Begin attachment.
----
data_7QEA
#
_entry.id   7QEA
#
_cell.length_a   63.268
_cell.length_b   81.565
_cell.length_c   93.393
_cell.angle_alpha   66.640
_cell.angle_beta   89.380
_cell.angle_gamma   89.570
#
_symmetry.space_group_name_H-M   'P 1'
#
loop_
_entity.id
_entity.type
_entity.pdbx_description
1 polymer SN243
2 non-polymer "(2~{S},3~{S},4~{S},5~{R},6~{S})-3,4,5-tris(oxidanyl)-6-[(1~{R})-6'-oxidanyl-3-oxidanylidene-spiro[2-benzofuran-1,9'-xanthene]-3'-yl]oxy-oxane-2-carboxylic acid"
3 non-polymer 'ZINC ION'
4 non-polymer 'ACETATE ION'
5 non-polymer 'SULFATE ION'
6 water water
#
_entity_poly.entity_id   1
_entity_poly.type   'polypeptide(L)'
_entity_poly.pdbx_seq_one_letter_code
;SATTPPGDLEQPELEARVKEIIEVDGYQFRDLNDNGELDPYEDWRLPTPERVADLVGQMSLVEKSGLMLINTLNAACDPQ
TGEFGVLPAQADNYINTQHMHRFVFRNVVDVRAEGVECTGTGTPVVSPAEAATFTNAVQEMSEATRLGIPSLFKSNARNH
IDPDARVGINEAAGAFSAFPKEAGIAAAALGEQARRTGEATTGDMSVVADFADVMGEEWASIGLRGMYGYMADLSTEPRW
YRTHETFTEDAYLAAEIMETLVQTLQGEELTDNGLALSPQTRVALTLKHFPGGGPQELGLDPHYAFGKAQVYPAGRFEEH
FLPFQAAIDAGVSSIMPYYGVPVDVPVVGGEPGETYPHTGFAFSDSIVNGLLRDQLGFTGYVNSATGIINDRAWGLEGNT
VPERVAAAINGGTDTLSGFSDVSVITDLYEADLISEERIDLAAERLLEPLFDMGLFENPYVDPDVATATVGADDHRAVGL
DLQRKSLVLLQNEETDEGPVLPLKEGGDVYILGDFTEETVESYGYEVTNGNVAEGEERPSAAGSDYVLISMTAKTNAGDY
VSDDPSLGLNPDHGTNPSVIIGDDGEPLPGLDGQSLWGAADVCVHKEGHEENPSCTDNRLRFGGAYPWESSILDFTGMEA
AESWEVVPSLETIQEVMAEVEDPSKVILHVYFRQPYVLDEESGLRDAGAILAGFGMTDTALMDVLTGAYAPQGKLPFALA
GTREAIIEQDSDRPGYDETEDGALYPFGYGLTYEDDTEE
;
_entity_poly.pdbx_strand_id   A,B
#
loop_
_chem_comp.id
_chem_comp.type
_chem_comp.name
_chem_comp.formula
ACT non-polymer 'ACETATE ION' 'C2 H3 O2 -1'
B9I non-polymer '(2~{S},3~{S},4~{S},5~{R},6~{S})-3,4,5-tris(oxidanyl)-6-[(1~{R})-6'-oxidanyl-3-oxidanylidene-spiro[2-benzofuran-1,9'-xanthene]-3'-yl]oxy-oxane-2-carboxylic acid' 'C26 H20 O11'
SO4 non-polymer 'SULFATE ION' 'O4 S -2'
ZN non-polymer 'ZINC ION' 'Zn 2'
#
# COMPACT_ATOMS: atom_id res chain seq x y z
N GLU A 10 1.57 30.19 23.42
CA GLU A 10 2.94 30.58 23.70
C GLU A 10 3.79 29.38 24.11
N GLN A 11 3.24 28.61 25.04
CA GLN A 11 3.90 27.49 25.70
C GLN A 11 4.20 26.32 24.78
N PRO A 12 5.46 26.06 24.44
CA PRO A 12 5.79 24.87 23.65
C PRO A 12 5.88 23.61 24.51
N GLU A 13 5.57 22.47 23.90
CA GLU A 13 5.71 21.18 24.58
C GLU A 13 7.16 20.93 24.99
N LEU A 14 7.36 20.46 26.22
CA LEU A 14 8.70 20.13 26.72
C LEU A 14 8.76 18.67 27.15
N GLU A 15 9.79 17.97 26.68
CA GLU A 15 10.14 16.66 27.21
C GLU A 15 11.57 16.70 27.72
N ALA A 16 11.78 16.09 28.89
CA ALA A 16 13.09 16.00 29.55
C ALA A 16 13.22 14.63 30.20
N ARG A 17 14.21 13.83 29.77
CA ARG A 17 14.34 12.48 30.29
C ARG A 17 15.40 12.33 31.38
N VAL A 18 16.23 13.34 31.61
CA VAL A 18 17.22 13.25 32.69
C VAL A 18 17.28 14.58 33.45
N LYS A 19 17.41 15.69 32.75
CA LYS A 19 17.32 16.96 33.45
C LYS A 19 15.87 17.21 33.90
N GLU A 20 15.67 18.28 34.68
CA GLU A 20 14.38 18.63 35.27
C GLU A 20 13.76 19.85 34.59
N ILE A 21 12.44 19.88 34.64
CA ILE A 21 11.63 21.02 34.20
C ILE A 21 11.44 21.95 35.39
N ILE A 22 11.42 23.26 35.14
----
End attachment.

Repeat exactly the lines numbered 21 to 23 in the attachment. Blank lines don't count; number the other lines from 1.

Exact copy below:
4 non-polymer 'ACETATE ION'
5 non-polymer 'SULFATE ION'
6 water water